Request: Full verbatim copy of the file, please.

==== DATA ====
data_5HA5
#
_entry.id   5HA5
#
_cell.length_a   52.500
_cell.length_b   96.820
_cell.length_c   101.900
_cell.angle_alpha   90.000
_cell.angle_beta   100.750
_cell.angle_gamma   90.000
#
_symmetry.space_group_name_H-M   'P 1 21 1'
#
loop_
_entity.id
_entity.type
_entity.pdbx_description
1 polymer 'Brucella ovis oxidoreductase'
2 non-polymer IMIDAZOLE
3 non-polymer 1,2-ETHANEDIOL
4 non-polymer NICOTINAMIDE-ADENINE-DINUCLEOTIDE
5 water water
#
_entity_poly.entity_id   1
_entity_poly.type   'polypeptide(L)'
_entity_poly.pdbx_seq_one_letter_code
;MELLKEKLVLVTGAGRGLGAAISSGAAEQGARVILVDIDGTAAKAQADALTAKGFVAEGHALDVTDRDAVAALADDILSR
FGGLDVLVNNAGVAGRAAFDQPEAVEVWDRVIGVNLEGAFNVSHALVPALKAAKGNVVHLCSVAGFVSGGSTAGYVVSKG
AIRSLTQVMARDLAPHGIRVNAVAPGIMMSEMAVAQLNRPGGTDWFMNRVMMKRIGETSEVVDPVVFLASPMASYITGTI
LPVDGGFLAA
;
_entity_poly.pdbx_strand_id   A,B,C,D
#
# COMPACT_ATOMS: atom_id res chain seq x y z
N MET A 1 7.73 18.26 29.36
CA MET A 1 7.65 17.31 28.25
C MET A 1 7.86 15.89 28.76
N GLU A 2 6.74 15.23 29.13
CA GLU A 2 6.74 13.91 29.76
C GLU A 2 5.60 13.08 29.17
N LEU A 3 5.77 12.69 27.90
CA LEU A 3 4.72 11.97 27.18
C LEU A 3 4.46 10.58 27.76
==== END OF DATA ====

data_5HA5
#
_entry.id   5HA5
#
_cell.length_a   52.500
_cell.length_b   96.820
_cell.length_c   101.900
_cell.angle_alpha   90.000
_cell.angle_beta   100.750
_cell.angle_gamma   90.000
#
_symmetry.space_group_name_H-M   'P 1 21 1'
#
loop_
_entity.id
_entity.type
_entity.pdbx_description
1 polymer 'Brucella ovis oxidoreductase'
2 non-polymer IMIDAZOLE
3 non-polymer 1,2-ETHANEDIOL
4 non-polymer NICOTINAMIDE-ADENINE-DINUCLEOTIDE
5 water water
#
_entity_poly.entity_id   1
_entity_poly.type   'polypeptide(L)'
_entity_poly.pdbx_seq_one_letter_code
;MELLKEKLVLVTGAGRGLGAAISSGAAEQGARVILVDIDGTAAKAQADALTAKGFVAEGHALDVTDRDAVAALADDILSR
FGGLDVLVNNAGVAGRAAFDQPEAVEVWDRVIGVNLEGAFNVSHALVPALKAAKGNVVHLCSVAGFVSGGSTAGYVVSKG
AIRSLTQVMARDLAPHGIRVNAVAPGIMMSEMAVAQLNRPGGTDWFMNRVMMKRIGETSEVVDPVVFLASPMASYITGTI
LPVDGGFLAA
;
_entity_poly.pdbx_strand_id   A,B,C,D
#
# COMPACT_ATOMS: atom_id res chain seq x y z
N MET A 1 7.73 18.26 29.36
CA MET A 1 7.65 17.31 28.25
C MET A 1 7.86 15.89 28.76
N GLU A 2 6.74 15.23 29.13
CA GLU A 2 6.74 13.91 29.76
C GLU A 2 5.60 13.08 29.17
N LEU A 3 5.77 12.69 27.90
CA LEU A 3 4.72 11.97 27.18
C LEU A 3 4.46 10.58 27.76